A long time ago, we roasted bees on a stick as treats for children's birthday parties. No one remembers what happened to move us from the fields to the city, but it was something like a long low rumble in the night.

In the fields, we didn't sneak our trash into other people's bins. We dug a big hole and dumped everything into that. Sometimes we would sprinkle dirt atop it and hum a little song, maybe to bless it, maybe to distract ourselves, maybe just to hear our voices humming little songs. Other times we heaved the stuff in and told the children ominous tales about bad children. Don't get too close to the bees near the trash, we told them. We'll know if you do.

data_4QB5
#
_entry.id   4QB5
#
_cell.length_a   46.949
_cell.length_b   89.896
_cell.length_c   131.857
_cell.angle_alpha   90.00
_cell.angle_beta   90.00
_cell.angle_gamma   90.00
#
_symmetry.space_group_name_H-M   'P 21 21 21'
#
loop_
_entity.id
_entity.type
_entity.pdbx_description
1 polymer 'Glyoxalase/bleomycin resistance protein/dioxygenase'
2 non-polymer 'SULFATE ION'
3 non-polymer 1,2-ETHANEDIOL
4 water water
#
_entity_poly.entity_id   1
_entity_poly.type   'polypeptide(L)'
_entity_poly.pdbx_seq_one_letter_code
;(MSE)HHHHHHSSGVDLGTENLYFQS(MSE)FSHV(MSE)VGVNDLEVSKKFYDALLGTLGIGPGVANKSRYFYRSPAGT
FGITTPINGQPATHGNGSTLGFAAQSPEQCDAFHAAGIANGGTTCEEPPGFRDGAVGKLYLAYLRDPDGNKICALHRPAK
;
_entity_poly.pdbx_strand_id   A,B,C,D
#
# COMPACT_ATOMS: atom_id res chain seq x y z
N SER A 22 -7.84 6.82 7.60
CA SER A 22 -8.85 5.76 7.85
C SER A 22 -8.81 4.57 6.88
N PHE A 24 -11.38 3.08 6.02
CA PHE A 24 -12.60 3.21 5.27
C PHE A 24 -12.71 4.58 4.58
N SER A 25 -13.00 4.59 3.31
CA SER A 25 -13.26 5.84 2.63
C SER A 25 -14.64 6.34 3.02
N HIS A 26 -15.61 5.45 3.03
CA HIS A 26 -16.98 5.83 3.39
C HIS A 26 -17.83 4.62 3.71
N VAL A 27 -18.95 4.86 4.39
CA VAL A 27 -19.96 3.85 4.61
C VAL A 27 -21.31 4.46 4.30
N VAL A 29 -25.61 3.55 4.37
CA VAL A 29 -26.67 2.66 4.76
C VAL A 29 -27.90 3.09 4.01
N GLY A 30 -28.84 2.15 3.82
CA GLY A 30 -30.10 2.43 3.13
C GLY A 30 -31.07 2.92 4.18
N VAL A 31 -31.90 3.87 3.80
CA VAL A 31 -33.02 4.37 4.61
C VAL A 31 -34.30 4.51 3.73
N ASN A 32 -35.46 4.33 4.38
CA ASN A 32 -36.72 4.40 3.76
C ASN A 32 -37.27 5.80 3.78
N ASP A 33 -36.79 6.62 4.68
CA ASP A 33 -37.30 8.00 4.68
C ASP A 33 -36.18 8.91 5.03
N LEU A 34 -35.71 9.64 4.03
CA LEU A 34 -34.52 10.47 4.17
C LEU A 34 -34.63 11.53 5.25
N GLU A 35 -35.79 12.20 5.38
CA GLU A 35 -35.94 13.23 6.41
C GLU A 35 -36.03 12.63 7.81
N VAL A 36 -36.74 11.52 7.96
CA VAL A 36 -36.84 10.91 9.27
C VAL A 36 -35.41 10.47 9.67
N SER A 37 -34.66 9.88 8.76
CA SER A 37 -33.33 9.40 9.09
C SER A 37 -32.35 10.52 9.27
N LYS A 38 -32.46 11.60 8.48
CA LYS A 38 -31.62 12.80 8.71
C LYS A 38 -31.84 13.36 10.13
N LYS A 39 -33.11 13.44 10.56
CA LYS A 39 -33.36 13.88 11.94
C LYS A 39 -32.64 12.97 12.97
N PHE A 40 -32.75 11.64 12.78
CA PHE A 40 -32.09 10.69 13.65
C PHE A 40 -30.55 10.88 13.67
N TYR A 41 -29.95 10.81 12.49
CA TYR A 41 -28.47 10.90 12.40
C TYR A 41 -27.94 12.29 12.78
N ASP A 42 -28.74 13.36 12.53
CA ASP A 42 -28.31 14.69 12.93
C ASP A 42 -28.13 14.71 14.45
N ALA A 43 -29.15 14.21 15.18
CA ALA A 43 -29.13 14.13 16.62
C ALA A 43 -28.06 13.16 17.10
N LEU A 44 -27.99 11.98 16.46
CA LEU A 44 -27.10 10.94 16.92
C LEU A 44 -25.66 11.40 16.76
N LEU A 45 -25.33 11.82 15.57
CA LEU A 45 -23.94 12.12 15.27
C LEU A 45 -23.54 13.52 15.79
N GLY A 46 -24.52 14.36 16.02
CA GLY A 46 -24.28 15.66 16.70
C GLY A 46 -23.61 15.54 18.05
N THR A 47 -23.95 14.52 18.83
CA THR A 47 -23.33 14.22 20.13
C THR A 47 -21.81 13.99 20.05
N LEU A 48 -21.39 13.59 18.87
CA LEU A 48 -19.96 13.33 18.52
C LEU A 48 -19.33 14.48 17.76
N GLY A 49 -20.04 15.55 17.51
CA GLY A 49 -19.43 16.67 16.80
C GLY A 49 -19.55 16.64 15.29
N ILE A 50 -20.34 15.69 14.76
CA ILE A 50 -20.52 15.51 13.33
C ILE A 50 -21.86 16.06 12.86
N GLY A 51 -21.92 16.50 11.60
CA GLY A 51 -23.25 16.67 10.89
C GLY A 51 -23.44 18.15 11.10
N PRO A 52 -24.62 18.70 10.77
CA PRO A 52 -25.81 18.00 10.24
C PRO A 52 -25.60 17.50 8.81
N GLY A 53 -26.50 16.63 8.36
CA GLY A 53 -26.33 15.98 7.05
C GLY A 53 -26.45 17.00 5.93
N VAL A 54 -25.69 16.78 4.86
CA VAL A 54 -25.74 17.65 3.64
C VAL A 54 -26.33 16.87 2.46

In the city we live nestled beneath a freeway's onramp. We search for wings and collect waste until trash day, then toss it all in the bins outside the apartment buildings. The buildings are big, unyielding rectangles, nothing like the green forgiveness of fields.

Here we are waiting for the bees to bless us. So far we have found the following: fly, dragonfly, mosquito, ant.


Jen Gann's work has appeared or will in PANK, elimae, SmokeLong Quarterly, and others. She lives in San Francisco and is online at:
© Gigantic. All rights reserved
website by Joanna Neborsky . code by Daniel Carvalho